So I’ve never read anything from Martha Hall Kelly and I wasn’t sure it would by “my type” of book based on the very flowery cover, flower titles and three ladies embraced in a friendship grip. I could feel my soul dreading the anticipated extra long descriptions, flowery attributes and adjectives and an increase in female-to-female discussions.
I was not wrong.
Based on a true story of a New York socialite who championed a group of concentration camp survivors known as the Rabbits, this acclaimed debut novel reveals a story of love, redemption, and terrible secrets that were hidden for decades.
Lilac Girls is set during World War II and tells the stories of three women around the world. The first, Caroline, is an American working in the French consulate in New York City. The next, Kaisa, is a Polish teenager working for the underground resistance who is arrested and sent to a German concentration camp. The last, Herta, is a German doctor who becomes involved with the camps.
I’ve read many books set during World War II and am both fascinated and horrified by the stories, but this is one of the only books I’ve come across that extends so far after the war. By continuing the story more than a decade after the war ended, we were able to see the effects of the war on world.
What I liked about the book:
- The Story is linear and the perspectives are fresh.
- The characters are believable and well rounded, you can see the amount of research the author has put in the WWII and post-bellic life and the subtle and not-so-subtle effects of a global war
What I didn’t like about the book:
- Extremely wordy and descriptive to a point it stole away from the main plotline. Besides the long descriptions of who wore what and what colour it was, places seem to be affected too by this verbal diarrhea.
- Take out the lengthy descriptions and you find yourself with a 120 page book that is actually pretty good. Like this, I had to trudge through something I like to call “Women’s Lit” more than often written by a recent graduate who wants to show off their flourish and normally aimed at bored mid-50s housewives. I don’t think I fit the criteria.
I’ll show you a writing sample and let me know if you agree with my rating of 1/5
As an actress I’d happily worn every species of costume imaginable, but this one was too much, for it included the sarafan, an elongating black trapeze-like dress embroidered with bright red and green stripes and a puff-sleeved white blouse adorned with crewelwork flowers. Mother also insisted we all wear the particularly embarrassing kokoshnik, the high headdress embroidered in gold and silver, set with semi-precious stones, and festooned with long strings of river pearls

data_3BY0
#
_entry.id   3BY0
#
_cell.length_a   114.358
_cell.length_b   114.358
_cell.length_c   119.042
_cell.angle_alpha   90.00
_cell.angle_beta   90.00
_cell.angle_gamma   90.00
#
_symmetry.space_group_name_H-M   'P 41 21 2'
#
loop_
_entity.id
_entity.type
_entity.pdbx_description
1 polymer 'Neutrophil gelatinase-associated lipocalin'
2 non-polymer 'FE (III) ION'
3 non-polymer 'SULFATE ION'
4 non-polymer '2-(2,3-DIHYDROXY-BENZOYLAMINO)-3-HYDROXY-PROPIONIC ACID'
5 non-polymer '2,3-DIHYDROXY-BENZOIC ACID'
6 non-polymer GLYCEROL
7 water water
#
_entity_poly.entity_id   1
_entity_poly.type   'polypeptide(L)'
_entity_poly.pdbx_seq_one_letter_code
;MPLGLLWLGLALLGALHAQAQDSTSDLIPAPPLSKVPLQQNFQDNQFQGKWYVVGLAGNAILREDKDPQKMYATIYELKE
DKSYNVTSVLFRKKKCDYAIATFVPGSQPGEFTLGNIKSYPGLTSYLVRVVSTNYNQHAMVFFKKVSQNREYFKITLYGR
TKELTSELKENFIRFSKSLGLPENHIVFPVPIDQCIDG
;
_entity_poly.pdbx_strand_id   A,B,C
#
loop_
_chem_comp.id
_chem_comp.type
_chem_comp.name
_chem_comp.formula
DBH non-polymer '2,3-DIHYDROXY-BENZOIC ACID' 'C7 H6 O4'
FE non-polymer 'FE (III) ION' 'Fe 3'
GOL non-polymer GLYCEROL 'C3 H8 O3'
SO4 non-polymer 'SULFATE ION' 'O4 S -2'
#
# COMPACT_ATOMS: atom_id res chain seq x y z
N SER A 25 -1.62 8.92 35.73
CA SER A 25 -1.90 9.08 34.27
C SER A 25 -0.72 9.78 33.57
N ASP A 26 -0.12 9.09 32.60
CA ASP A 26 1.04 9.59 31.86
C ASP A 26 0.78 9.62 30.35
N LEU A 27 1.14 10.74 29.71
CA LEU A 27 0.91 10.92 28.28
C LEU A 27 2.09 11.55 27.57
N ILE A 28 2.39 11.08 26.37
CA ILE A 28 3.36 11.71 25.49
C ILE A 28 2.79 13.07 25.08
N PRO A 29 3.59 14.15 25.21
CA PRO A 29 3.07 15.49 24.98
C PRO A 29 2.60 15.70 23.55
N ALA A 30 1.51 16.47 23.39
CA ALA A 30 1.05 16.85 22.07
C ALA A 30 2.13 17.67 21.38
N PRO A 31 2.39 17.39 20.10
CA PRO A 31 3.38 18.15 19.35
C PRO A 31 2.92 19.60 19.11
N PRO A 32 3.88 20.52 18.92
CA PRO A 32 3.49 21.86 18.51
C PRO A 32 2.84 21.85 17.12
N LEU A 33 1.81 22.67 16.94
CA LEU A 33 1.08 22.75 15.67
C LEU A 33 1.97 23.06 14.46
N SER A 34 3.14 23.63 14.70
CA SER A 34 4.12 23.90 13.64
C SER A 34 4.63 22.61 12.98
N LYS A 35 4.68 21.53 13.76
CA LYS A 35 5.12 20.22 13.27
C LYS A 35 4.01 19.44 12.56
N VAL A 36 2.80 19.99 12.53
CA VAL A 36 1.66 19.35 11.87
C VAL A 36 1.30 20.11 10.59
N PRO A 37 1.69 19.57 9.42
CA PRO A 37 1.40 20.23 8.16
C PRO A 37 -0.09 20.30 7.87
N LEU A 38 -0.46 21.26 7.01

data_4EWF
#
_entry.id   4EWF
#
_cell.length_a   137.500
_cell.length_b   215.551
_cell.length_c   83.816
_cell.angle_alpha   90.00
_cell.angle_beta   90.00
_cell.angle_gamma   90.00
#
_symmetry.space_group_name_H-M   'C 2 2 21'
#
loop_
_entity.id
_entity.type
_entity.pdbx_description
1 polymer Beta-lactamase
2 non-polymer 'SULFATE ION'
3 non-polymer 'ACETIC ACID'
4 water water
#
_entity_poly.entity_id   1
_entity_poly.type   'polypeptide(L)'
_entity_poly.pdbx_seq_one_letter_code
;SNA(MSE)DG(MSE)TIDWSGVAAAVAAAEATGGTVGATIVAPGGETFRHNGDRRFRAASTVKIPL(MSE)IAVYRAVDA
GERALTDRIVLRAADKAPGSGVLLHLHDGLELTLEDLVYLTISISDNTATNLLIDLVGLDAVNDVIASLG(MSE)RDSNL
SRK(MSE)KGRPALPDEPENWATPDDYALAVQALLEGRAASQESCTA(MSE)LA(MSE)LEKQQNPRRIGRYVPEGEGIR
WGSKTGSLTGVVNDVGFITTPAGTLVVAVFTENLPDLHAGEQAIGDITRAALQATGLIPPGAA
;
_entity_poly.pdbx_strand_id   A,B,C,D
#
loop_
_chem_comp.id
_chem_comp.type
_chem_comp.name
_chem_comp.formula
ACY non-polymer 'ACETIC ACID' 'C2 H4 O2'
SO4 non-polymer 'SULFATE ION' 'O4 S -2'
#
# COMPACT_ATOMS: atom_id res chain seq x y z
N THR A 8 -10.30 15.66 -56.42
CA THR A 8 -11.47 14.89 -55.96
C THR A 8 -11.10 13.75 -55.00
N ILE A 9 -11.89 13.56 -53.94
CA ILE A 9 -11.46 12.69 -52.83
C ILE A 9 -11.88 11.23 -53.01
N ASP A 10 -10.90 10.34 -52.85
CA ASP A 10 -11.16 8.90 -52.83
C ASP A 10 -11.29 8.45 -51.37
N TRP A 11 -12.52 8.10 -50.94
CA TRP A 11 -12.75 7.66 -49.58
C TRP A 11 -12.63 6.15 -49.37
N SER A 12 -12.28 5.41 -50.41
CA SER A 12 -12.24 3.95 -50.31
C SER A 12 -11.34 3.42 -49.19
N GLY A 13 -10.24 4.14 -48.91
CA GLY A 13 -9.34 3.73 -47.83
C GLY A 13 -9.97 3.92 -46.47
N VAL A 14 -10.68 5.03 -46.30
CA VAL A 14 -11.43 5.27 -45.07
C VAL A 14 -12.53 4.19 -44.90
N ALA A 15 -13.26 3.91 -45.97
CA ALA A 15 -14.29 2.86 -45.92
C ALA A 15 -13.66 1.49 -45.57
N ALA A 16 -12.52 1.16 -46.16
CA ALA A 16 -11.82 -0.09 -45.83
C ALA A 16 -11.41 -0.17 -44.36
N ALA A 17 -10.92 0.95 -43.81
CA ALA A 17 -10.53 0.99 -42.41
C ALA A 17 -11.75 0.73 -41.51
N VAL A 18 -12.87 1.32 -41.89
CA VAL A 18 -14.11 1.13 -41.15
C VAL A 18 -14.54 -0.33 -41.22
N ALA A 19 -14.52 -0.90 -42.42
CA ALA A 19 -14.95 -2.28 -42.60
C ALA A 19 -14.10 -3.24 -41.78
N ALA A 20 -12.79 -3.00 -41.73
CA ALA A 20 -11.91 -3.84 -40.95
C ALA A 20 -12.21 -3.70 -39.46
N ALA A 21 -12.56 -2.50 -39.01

Why not go? My set ate at only certain restaurants, which you could count on one hand, all within a four-block radius of the Waldorf, nowhere near the Hudson. What harm could one dinner do? We took a cab to Le Grenier, a lovely bistro on the West Side. The French ocean liners sailed up the Hudson River and docked at Fifty-first Street, so some of New York’s best little places popped up near there, like chanterelles after a good rain. Le Grenier lived in the shadow of the SS Normandie, in the attic of a former harbormaster’s building . When we exited the cab, the great ship rose high above us, deck bright with spotlights, four floors of portholes aglow. A welder at her bow sent apricot sparks into the night sky as deckhands lowered a spotlight down her side to painters on a scaffold. She made me feel small standing there, below that great, black prow, her three red smokestacks, each bigger than any of the warehouse buildings that extended down the pier. Salt hung in the end-of-summer air as Atlantic seawater met Hudson River fresh. The tables at Le Grenier were packed with a nice enough looking crowd, mostly middle-class types, including a reporter from the gala and what looked like ocean-liner passengers happy to be on terra firma. We chose a tight, shellacked wooden booth, built like something from the inside of a ship, where every inch counts. Le Grenier’s maître d’, M. Bernard, fawned over M. Rodierre, told him he’d seen The Streets of Paris three times, and shared in great detail the specifics of his own Hoboken Community Theater career.